Overall? The 19th Summer Shorts is short on standouts but long on journeyman work.
City Theatre has made the short play format its life’s blood and has pretty much become the "go to" for short play fests with its Shorts Gone Wild, and the annual Summer Shorts — America’s Short Play Festival. So, while I usually act like a long-form snob when it comes to short play fests, City Theatre’s Summer Shorts 2014 gives a good sampling of what can be accomplished on stage in a short amount of time.
This year, they present the plays as a sort of fashion collection... Each play is introduced with a fashion-show type voiceover, with each getting a named collection (who is that voiceover, she’s wonderful!). Mannequins and runway "dancers" adorn the stage. In between plays, while set pieces are being changed, dancers create tableaus. It’s a bit of stretch and doesn’t tie the plays together, but it is fun, kitschy and very South –Beach-y.
Old Flame, by Mira Gibson, directed by Margaret M. Ledford... Fridh and Perez-Ribada have good chemistry and Mary Sansone, who rolls into the grocery store on skates, is utterly daffy as Sophia the young girlfriend.
Halftime, by Richard Dresser, directed by John Manzelli and Mcley Lafrance... It’s a 10-minute monologue and Lafrance nails it.
Shock and Awww, by Dan Castellanta and Deb Lacusta, directed by Paul Tei... Perez-Ribada and Lafrance play it sophomoric, probably moreso even than the material calls for.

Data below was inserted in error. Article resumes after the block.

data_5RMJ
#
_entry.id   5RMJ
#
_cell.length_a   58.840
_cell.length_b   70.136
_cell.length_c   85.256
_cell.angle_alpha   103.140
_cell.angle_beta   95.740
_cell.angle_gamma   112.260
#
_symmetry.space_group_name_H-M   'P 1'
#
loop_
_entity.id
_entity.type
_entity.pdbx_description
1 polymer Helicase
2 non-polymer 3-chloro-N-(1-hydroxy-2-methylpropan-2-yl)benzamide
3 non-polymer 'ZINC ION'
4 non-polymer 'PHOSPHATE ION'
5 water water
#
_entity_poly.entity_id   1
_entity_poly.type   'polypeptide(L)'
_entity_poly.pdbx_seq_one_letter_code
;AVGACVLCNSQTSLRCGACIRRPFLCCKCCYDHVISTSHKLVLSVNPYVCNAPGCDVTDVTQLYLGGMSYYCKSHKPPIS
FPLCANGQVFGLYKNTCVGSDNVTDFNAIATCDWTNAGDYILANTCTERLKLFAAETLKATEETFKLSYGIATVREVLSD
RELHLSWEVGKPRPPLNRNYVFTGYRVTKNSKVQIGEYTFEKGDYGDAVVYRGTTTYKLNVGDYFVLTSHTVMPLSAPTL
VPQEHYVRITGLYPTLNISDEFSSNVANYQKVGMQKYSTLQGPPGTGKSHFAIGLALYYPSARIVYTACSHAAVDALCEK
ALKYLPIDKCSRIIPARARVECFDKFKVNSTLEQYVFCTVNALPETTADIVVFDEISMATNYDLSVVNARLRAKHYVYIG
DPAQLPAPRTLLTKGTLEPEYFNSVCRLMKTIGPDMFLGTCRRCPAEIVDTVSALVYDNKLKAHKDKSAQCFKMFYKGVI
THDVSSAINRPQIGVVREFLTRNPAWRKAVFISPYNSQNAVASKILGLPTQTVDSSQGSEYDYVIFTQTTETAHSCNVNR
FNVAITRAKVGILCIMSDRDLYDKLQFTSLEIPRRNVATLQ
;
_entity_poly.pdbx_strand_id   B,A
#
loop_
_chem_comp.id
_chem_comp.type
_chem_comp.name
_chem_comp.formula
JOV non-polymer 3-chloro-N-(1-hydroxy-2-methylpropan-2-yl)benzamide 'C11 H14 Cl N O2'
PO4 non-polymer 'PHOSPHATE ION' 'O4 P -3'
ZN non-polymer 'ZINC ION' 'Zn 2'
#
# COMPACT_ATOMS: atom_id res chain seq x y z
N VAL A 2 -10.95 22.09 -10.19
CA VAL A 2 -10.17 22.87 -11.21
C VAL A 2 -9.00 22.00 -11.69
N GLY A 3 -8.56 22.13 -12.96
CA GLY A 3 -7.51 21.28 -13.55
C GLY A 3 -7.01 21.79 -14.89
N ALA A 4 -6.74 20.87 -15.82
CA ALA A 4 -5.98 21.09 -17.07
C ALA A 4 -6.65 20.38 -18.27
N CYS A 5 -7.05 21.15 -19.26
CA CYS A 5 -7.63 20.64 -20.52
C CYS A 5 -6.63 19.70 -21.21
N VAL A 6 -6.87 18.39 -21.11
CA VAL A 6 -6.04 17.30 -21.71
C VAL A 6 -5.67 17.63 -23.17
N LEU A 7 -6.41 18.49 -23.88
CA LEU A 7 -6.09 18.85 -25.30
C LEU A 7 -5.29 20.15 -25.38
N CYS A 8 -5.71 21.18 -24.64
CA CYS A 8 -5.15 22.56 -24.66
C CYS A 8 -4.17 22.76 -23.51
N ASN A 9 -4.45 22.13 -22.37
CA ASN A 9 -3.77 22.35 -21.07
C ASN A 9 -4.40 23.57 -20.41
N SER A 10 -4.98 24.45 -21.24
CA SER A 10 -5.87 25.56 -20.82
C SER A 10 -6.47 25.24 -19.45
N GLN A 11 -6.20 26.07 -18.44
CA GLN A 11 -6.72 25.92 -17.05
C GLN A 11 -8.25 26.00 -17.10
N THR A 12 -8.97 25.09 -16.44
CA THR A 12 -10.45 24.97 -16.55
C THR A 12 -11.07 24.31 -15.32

The Scottish Play, by Theo Reyna, directed by Tei... Dimon and Wahl show off their veteran talents in this one, and the play seems to have become a bit more polished since I saw it as part of Mad Cat’s Mixtape 2.
My Husband, by Paul Rudnick, directed by Ricky J. Martinez… Irene Adjan is sheer perfection as the doting mother, Gabrielle.
It’s a pumped up affair this year, the nineteenth season for City, with blasting undefinable music, cute young dancers in strip club poses, (vogueing perhaps?) a rehearsal of something or other that included a whirling Asian sword dancer and a howling MC, who thankfully, as the last of the audience entered, announced that this bit was not up to performance standard and would not be included in the show. Thank you God.
Summer Shorts opened finally with a sultry female fashion show voice announcing that Mira Gibson’s Old Flame (as predictable as its title suggests) would be the first presentation. Okaaaay.
Then the dancers returned, more torso thrusting, for the scene change.
And to cheer you up after all the tears, another hit of the evening: Make John Patrick Stanley Go Home by Holli Harms. Irene Adjan, Elizabeth Dimon and Niki Fridh simply rock the joint. Adjan and Dimon enter, stand still, and they’re brilliant. These two should team permanently for comedy fame and fortune.
And at last, a piece worthy of inclusion in a short play festival: John Minigan’s It’s the Jews... Well written and with hilarious performances from Dimon and Perez-Rabada.
Theo Reyna’s clever piece The Scottish Play is a good opener for the second act.
The best written play of the evening, Paul Rudnick’s My Husband gets laugh after laugh for Irene Adjan and David Perez-Rabada. A funny script and brilliant comedy from the two actors.
Tornado, a weeper by Arlitia Jones, has Tom Wahl at his very best as a father buying sports gear for his son.
...another hit of the evening: Make John Patrick Stanley Go Home by Holli Harms. Irene Adjan, Elizabeth Dimon and Niki Fridh simply rock the joint. Adjan and Dimon enter, stand still, and they’re brilliant. These two should team permanently for comedy fame and fortune.